Date of this Version
Sharon L. Jansen's study of women and popular resistance in the reign of Henry VIII is an important work that breaks new ground and will be of value to a wide range of scholars. It is scrupulously well researched and shows a thorough grounding in the secondary literature on the politics of early Tudor England, women's history, and feminist theory. Jansen focuses on four women, all of whom were executed for treason in the reign of Henry VIII: Elizabeth Wood, Margaret Cheyne, Elizabeth Barton, and Mabel Brigge. Yet none of these women had posed a direct, physical threat to the king. They had taken no part in armed rebellion. The government of Henry VIII, however, perceived them as a threat to stability of the realm. While Jansen admits that it is difficult to separate politics from religion in the reign of Henry VIII, her study examines women whose protest emphasized concerns about legitimate authority and rightful rule. (She does not, for example, include Anne Askew in her study.)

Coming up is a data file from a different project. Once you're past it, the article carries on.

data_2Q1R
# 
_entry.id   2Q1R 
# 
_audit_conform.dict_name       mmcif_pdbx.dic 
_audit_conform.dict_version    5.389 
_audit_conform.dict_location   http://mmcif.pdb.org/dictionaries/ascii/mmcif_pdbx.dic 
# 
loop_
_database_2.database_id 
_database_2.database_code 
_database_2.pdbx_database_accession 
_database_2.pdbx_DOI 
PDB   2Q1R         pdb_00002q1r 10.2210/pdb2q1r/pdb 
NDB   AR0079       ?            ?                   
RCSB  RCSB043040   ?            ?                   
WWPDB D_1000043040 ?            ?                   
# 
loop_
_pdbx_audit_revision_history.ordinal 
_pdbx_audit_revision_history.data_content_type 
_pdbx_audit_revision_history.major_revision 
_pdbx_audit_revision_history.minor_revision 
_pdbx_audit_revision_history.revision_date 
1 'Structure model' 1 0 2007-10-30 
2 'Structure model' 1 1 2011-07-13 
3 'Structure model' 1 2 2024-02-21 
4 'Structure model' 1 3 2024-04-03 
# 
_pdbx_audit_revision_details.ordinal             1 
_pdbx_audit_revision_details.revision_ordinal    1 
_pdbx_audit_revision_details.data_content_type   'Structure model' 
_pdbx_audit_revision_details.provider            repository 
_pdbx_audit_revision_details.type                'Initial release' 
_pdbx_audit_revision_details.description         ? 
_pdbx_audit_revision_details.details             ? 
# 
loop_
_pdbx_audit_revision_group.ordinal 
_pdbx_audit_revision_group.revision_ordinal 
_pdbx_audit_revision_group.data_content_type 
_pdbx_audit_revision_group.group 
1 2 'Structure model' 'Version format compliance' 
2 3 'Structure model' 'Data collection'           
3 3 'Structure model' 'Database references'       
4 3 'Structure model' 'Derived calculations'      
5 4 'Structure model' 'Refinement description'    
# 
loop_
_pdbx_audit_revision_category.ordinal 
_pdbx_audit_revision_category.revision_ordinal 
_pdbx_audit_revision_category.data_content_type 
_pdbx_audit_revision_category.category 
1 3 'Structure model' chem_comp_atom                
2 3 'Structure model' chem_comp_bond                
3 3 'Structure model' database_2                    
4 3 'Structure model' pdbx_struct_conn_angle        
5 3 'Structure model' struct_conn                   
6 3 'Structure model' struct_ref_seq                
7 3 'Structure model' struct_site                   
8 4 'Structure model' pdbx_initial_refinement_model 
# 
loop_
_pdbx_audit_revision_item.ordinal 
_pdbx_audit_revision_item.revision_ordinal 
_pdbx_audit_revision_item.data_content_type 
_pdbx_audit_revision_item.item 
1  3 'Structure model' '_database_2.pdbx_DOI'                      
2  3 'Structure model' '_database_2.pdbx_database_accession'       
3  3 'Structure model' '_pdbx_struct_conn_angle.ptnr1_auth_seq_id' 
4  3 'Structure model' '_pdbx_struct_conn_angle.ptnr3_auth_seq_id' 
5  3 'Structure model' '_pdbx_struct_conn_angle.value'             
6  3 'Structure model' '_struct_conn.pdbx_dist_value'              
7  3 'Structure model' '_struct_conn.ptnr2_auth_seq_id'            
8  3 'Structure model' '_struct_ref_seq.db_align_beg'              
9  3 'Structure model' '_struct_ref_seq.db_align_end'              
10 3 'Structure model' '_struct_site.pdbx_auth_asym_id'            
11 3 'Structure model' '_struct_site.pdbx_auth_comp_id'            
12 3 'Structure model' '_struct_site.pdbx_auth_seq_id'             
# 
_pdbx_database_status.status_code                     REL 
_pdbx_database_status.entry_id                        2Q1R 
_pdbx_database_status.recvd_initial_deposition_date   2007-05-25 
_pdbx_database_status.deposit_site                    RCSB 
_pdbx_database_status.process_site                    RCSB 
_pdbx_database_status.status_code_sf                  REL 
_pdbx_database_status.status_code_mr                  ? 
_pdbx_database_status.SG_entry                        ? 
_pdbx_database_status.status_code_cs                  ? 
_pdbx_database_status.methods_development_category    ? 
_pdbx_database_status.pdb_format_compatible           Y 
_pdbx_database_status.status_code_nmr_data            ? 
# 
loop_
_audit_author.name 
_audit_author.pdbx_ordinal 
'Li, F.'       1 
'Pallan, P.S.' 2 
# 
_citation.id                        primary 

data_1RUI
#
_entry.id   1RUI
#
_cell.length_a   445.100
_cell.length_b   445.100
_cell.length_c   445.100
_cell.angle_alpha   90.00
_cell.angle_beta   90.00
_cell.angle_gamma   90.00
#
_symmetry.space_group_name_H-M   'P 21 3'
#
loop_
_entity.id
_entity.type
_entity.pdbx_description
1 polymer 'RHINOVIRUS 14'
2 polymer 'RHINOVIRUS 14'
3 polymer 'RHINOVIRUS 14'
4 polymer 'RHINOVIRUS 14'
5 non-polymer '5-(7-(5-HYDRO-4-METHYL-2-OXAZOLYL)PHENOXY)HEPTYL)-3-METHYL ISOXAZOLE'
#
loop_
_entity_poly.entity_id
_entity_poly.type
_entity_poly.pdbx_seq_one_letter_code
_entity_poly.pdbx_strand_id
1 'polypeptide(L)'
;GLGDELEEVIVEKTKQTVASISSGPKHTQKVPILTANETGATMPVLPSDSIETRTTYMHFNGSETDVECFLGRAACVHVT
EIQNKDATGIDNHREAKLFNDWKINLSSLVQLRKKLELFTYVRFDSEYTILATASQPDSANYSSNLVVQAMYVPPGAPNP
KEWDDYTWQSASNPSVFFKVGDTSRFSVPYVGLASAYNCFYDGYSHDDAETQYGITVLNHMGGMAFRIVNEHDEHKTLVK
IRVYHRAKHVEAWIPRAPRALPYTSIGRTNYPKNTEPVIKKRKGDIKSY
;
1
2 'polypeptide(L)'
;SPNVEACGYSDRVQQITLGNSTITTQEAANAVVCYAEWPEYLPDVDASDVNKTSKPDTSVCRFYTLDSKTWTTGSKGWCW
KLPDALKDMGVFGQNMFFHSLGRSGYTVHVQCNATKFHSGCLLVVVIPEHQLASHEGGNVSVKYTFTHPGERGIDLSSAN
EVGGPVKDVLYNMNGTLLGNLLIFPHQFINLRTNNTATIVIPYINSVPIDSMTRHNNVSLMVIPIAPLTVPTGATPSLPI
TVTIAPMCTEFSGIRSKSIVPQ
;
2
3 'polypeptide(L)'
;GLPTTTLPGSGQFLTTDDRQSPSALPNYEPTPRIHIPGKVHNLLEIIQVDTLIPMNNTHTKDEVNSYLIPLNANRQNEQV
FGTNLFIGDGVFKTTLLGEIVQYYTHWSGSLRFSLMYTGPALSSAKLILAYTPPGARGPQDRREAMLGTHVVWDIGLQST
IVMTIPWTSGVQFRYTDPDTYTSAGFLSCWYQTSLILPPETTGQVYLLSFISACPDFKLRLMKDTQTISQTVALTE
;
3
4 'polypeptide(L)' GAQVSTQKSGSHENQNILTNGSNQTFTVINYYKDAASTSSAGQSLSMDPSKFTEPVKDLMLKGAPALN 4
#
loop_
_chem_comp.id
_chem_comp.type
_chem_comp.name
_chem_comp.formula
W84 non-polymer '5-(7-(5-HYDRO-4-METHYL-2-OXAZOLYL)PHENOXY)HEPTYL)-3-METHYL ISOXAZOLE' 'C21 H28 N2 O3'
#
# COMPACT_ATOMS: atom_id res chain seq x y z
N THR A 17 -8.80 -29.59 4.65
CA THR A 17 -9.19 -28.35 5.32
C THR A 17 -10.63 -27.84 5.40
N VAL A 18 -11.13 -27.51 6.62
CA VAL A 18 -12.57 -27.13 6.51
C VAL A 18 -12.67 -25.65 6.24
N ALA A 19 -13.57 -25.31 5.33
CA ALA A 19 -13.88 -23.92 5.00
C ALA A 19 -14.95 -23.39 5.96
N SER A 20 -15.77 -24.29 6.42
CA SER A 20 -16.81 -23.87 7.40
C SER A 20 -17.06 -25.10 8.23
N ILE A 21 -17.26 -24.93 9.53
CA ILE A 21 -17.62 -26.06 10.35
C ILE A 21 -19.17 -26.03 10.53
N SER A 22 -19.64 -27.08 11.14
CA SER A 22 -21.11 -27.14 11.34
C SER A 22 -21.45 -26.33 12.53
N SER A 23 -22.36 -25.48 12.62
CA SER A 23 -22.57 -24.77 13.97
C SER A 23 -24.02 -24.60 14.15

Jansen makes innovative use of a broad range of primary sources, and she offers a very useful discussion of gossip as a source for historians. She is up to date on the secondary literature and employs the recent work of women's historians to strengthen her theoretical base. Jansen's case studies not only allow us more insight into these specific women's acts of protest and resistance; we can also learn more about how the political and social structure of early Tudor England dealt with such women's behavior. Understanding these women gives us more insight into popular reaction to Tudor political reforms of the 1530s. The book is written with engaging, readable style, which should make it accessible to students as well as specialists. Scholars in the field of sixteenth-century English history, literature, and women's studies will find this book valuable.